Cases include efforts to push governments for more aggressive national policies to reduce or prevent greenhouse gas emissions
LONDON, May 23 (Thomson Reuters Foundation) - A growing number of people are going to the courts to try to overturn government decisions seen to exacerbate climate change, according to a global survey of climate change litigation published on Tuesday.
The cases range from efforts to push governments for more aggressive national policies to reduce or prevent greenhouse gas emissions to lawsuits over the expansion of airports and coal mines, or concerning the development of renewable energy generation facilities.
Some 884 climate change cases had been filed by March in 24 countries in Africa, Asia, Pacific, Europe and the Americas. The United States had the highest number of cases - 654 - according to the survey carried out by U.N. Environment and the Columbia Law School's Sabin Center for Climate Change Law.
A survey of climate change-related lawsuits decided before 2014 found cases in just 12 countries, the researchers said.
"Judicial decisions around the world show that many courts have the authority, and the willingness, to hold governments to account for climate change," said Michael Burger, executive director of the Sabin Center.
"In the United States, climate change litigation has been absolutely essential," he said, citing an early lawsuit demanding the U.S. Environmental Protection Agency regulate greenhouse gas emissions, and a recent case claiming a constitutional right to a stable climate system.
"Similar litigation all over the world will continue to push governments and corporations to address the most pressing environmental challenge of our times," Burger said in a statement.
About 177 countries recognise the right of citizens to a clean and healthy environment, and courts are increasingly being asked to define the implications of this right in the age of climate change, the researchers said.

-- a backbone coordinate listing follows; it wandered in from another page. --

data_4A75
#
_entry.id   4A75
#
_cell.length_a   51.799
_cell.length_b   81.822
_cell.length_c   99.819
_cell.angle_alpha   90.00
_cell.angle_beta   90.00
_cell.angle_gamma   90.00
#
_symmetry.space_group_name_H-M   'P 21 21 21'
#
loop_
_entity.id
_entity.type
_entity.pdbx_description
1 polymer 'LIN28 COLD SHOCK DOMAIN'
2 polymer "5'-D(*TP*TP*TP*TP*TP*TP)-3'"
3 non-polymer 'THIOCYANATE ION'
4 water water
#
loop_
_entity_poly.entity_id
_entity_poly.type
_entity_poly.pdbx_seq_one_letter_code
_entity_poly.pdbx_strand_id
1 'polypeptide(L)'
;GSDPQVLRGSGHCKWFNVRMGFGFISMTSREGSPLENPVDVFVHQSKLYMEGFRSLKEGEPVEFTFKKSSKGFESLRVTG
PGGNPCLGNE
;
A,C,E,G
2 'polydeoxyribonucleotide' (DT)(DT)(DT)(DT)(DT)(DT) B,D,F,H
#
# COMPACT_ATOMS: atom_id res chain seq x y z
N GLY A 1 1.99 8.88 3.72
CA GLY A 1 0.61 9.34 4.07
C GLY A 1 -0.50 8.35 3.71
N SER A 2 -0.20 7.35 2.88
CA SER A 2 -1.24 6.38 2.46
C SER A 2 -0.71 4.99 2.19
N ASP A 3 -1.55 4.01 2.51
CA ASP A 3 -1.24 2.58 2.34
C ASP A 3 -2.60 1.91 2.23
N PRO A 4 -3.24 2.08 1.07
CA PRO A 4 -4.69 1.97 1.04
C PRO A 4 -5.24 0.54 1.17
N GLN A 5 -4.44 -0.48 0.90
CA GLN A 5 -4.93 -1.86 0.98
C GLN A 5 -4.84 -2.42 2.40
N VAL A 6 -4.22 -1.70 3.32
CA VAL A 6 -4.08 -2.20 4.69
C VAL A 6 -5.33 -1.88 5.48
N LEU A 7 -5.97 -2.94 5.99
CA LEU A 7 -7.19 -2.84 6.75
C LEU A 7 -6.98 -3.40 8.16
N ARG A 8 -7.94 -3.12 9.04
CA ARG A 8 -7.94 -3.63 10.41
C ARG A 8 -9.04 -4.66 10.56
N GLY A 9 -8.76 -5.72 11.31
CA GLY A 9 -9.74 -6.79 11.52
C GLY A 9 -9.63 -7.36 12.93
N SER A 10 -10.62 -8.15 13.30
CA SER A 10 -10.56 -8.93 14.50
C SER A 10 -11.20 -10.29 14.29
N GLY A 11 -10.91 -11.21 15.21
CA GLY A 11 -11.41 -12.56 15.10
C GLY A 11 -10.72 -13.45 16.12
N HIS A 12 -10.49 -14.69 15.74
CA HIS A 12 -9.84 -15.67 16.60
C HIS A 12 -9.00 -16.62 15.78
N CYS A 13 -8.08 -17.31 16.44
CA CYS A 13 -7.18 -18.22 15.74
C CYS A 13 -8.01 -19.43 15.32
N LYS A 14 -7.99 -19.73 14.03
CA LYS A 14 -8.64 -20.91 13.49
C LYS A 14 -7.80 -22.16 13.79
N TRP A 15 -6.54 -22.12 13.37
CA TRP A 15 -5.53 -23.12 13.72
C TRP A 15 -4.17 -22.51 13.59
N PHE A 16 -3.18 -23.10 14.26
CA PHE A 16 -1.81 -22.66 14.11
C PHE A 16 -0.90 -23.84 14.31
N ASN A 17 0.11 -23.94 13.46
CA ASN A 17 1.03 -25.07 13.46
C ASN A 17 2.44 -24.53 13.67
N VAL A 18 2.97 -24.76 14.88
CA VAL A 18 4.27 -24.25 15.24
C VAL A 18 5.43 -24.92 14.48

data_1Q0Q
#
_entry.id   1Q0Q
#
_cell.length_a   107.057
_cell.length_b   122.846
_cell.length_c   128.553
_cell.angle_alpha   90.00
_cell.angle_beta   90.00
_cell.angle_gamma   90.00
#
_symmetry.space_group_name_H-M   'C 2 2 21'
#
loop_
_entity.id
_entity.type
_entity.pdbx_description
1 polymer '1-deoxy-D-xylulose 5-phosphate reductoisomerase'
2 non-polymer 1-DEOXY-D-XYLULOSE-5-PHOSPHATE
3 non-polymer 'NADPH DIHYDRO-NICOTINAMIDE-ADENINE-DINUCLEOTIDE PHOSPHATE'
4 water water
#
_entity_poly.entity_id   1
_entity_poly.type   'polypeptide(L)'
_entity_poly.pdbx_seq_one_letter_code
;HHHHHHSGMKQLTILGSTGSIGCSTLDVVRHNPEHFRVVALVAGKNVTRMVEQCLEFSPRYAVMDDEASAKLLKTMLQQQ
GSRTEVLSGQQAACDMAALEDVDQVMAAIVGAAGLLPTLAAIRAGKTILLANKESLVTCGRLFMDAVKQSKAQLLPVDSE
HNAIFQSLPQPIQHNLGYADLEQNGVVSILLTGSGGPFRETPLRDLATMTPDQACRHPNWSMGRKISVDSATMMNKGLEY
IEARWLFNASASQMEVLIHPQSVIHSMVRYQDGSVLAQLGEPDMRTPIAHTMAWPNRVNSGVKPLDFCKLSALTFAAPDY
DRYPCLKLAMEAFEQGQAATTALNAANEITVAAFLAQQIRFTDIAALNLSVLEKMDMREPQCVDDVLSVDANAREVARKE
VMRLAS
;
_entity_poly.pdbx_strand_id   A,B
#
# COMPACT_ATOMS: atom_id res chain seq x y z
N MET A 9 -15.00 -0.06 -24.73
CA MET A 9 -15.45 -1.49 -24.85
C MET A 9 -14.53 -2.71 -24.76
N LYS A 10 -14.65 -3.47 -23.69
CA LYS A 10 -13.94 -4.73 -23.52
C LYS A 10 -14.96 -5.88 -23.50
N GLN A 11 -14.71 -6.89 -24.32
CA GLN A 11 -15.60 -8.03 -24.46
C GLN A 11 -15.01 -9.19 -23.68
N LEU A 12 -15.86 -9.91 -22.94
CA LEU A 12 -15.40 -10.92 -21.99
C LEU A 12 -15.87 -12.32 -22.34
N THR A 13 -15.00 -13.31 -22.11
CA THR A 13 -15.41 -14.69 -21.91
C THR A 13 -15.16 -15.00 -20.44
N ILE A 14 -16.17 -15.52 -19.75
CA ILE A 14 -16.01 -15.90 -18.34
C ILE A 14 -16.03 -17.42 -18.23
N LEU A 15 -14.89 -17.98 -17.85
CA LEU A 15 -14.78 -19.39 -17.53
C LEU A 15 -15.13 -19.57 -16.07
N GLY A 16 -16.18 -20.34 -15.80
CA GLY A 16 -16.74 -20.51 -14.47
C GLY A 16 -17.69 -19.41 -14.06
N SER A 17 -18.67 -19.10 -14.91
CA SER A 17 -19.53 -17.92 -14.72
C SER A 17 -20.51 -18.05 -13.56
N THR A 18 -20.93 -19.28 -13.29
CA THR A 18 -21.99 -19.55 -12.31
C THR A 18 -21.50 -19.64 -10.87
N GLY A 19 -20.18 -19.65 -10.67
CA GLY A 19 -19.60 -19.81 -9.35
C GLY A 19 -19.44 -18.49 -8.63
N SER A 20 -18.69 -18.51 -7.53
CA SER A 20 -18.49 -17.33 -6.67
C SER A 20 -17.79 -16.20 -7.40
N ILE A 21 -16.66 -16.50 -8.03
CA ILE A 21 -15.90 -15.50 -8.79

With the Paris Agreement to tackle climate change set to come into effect in 2018, citizens, companies and non-governmental organisations can now argue in some jurisdictions for concrete measures to mitigate climate change.
Governments are nearly always the defendants in climate change cases, and many lawsuits are filed by individuals and NGOs, the survey found.
In the future, cases related to the rights of people forced to leave their homes because of climate change are expected to increase, with some predicting the number of "climate refugees" could reach as high as 1 billion people by 2050, the researchers said.
"It's patently clear we need more concrete action on climate change, including addressing the root causes and helping communities adapt to the consequences," said Erik Solheim, head of U.N. Environment.
"The science can stand up in a court of law, and governments need to make sure their responses to the problem do too," he added. (Reporting by Alex Whiting @Alexwhi, Editing by Laurie Goering.; Please credit the Thomson Reuters Foundation, the charitable arm of Thomson Reuters, that covers humanitarian news, climate change, resilience, women's rights, trafficking and property rights. Visit http://news.trust.org/climate)
Our Standards: The Thomson Reuters Trust Principles.